From Publishers Weekly
Starred Review. Shostak, senior astronomer for the Search for Extraterrestrial Intelligence Institute, chronicles the ongoing search for extraterrestrial life in a venture that covers history, politics and funding, interviews with believers and non-believers (in both the religious and scientific sense), equipment and science, as well as typical sci-fi scenarios, all salted liberally with humor: "In most stories, space is just the Wild West without the dust... where the bad guys are just like us, except for their obvious need of remedial plastic surgery." Shostak also discusses the beginnings of life on earth, how this knowledge impacts what astronomers search for in other galaxies, and the growing consortium of scientific voices who believe "it would be offensively self-centered to imagine that what has happened on Earth has only happened on Earth." Written in clear, logical prose, with many analogies to everyday life that simplify the discussion (reverse-engineering technology "from a society several centuries in advance of us is like giving your laptop to Ben Franklin"). From crop circles to abductions, he discusses and debunks common alien encounter myths ("wheat fields are poor memory storage devices"), while remaining hopeful that continued exploration will yield discoveries. Covering topics from signal processing to feature films, should entertain a broad audience.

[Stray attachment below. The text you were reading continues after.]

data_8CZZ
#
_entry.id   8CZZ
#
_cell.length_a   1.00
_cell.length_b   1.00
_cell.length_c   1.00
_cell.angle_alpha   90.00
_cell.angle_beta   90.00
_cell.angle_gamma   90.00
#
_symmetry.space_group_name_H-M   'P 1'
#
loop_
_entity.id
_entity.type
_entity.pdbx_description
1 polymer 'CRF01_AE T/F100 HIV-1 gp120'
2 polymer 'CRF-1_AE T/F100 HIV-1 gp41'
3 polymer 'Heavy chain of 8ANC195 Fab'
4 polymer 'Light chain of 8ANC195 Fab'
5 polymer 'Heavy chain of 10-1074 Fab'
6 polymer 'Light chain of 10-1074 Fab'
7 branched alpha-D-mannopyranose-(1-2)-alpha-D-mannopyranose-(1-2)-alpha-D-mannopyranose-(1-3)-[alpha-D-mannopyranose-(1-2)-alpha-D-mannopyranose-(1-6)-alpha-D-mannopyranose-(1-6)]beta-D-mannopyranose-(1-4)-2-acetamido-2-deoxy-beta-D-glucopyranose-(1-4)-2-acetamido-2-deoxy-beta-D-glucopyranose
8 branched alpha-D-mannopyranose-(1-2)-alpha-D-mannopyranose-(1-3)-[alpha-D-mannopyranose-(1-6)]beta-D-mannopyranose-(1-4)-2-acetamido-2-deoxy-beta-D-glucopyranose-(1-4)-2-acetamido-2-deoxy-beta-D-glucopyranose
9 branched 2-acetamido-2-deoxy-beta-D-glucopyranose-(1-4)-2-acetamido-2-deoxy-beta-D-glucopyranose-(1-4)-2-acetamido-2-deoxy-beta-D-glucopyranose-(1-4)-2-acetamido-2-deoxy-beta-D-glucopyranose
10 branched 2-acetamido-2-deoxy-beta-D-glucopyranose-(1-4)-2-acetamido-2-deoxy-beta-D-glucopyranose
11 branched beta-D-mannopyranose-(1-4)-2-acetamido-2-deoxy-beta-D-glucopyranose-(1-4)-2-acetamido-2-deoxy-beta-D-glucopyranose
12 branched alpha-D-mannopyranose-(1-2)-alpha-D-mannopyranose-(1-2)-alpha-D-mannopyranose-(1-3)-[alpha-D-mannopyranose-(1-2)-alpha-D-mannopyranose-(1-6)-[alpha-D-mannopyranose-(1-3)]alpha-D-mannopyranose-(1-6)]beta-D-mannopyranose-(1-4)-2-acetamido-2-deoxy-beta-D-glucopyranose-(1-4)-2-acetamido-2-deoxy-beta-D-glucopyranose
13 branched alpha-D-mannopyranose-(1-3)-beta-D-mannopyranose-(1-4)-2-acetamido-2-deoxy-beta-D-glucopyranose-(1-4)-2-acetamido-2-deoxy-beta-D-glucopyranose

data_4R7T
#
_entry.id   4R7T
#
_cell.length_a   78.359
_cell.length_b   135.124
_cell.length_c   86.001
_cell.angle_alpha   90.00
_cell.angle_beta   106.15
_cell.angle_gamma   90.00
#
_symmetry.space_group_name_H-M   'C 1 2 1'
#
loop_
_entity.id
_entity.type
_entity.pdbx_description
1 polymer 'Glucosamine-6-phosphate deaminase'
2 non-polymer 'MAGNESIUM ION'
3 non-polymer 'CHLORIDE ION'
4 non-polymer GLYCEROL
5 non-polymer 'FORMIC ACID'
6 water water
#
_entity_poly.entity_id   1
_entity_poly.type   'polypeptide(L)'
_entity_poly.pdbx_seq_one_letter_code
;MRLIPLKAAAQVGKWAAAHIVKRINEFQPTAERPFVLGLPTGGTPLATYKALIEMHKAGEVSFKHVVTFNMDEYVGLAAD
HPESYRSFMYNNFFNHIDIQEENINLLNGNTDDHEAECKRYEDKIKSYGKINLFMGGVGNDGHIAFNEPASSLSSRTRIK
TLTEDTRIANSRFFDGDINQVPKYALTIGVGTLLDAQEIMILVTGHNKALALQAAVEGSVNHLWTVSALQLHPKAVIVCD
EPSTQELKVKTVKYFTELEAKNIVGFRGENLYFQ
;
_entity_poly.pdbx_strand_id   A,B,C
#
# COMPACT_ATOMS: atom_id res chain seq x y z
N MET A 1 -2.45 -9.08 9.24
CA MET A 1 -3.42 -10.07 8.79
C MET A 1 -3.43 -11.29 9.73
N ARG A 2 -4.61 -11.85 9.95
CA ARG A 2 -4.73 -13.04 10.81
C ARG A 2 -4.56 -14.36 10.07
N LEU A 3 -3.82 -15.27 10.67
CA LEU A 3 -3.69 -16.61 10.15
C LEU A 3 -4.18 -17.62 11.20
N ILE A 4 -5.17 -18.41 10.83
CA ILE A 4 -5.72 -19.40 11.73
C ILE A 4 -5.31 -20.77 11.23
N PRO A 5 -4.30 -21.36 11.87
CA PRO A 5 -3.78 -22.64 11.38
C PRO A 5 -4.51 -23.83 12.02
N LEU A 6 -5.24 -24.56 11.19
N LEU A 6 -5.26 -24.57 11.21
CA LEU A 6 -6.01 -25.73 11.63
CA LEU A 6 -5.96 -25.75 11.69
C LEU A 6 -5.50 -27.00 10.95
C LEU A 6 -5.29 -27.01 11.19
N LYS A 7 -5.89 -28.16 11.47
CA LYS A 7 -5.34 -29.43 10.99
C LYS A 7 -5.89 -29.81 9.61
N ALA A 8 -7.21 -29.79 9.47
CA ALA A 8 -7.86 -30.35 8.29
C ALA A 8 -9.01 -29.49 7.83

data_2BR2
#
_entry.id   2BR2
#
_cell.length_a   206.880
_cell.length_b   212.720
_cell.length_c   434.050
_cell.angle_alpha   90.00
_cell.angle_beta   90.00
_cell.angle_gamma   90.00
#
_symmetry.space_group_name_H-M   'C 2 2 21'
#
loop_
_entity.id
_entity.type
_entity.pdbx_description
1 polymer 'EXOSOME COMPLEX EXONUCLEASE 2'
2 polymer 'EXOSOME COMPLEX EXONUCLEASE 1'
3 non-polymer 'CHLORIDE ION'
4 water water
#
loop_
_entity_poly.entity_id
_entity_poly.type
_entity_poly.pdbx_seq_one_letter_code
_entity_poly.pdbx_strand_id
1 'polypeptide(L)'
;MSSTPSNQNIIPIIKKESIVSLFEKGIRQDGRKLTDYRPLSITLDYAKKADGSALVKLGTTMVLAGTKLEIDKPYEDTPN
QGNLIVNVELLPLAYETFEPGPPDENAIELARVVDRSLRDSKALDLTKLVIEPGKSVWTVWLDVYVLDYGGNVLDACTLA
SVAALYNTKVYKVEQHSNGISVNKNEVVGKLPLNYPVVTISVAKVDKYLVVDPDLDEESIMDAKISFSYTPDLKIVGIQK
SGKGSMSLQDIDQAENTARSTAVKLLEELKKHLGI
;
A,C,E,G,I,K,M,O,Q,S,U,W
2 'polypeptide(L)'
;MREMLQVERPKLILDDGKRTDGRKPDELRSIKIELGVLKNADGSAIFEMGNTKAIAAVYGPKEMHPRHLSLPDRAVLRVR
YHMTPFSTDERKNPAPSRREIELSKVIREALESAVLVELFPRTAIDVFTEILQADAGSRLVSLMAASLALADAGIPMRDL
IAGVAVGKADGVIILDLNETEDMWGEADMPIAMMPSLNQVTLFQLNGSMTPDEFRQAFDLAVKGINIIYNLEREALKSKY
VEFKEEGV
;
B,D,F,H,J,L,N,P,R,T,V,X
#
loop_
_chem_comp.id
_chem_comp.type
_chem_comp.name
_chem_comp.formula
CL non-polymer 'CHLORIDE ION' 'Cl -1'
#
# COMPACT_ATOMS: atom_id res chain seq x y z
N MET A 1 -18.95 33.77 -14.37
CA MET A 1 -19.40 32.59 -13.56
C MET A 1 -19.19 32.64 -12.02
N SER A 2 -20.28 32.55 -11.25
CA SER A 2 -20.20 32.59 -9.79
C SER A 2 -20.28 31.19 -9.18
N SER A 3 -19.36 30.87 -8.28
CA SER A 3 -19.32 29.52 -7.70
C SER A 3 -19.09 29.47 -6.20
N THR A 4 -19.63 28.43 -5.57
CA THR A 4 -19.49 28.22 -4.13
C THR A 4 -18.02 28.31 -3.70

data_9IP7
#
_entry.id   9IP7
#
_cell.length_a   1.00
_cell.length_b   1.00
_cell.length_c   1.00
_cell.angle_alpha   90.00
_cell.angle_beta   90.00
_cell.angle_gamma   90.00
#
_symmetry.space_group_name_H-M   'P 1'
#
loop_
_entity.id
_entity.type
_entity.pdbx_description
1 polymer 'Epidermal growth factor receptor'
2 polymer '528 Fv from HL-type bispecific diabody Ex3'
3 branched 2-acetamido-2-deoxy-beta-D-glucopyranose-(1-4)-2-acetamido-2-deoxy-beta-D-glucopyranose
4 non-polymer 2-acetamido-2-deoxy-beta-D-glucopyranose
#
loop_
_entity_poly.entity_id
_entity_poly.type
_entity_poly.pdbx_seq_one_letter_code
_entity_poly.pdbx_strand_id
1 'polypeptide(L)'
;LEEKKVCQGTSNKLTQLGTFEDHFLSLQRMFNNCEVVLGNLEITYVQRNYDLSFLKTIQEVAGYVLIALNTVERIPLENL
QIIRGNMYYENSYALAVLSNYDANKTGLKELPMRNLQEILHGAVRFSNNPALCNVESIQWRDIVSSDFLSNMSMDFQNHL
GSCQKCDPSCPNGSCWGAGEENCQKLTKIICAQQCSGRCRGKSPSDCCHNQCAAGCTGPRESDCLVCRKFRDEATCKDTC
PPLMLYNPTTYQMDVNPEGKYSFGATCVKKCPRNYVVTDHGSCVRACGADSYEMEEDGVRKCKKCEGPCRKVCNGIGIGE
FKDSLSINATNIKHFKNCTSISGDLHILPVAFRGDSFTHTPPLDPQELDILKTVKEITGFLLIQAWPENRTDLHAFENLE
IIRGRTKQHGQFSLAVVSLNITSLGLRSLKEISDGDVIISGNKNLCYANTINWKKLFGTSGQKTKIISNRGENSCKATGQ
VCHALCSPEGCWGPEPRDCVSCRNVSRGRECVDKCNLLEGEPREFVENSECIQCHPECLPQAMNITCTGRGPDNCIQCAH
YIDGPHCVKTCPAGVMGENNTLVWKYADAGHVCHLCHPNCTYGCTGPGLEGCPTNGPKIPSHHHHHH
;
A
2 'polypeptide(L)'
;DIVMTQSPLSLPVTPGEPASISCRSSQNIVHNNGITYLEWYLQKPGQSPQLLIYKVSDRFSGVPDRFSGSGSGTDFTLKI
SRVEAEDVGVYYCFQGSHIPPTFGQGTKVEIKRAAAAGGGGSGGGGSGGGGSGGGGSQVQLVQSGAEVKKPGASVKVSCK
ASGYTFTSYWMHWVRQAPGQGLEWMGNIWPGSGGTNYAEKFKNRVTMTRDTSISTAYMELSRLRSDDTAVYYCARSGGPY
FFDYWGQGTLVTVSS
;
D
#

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If there is one question that has preoccupied humanity since the beginning of consciousness, it has to be this one: Are we truly alone in the universe? Shostak, senior astronomer for the SETI Institute, thinks the odds are against it. As the public face of SETI (Search for Extraterrestrial Intelligence), Shostak is optimistic about the possibility of life on other planets. His latest book is chock-full of statistics and speculation that add up to a fairly convincing argument. He proposes, for example, that by taking into account the glut of newly discovered planets in orbit around faraway stars and making a few scientific extrapolations, we can conclude that the universe is teeming with planets possessing the conditions necessary for life. The problem then becomes one of communication. Shostak believes the answer lies in listening for radio signals, and he presents a lively history of radio astronomy. He touches on other topics—microwaves, quasars, pulsars, and UFO sightings—and imbues them all with his trademark humor. Readable and engaging, despite the presence of some weighty, scientific material. --Jerry Eberle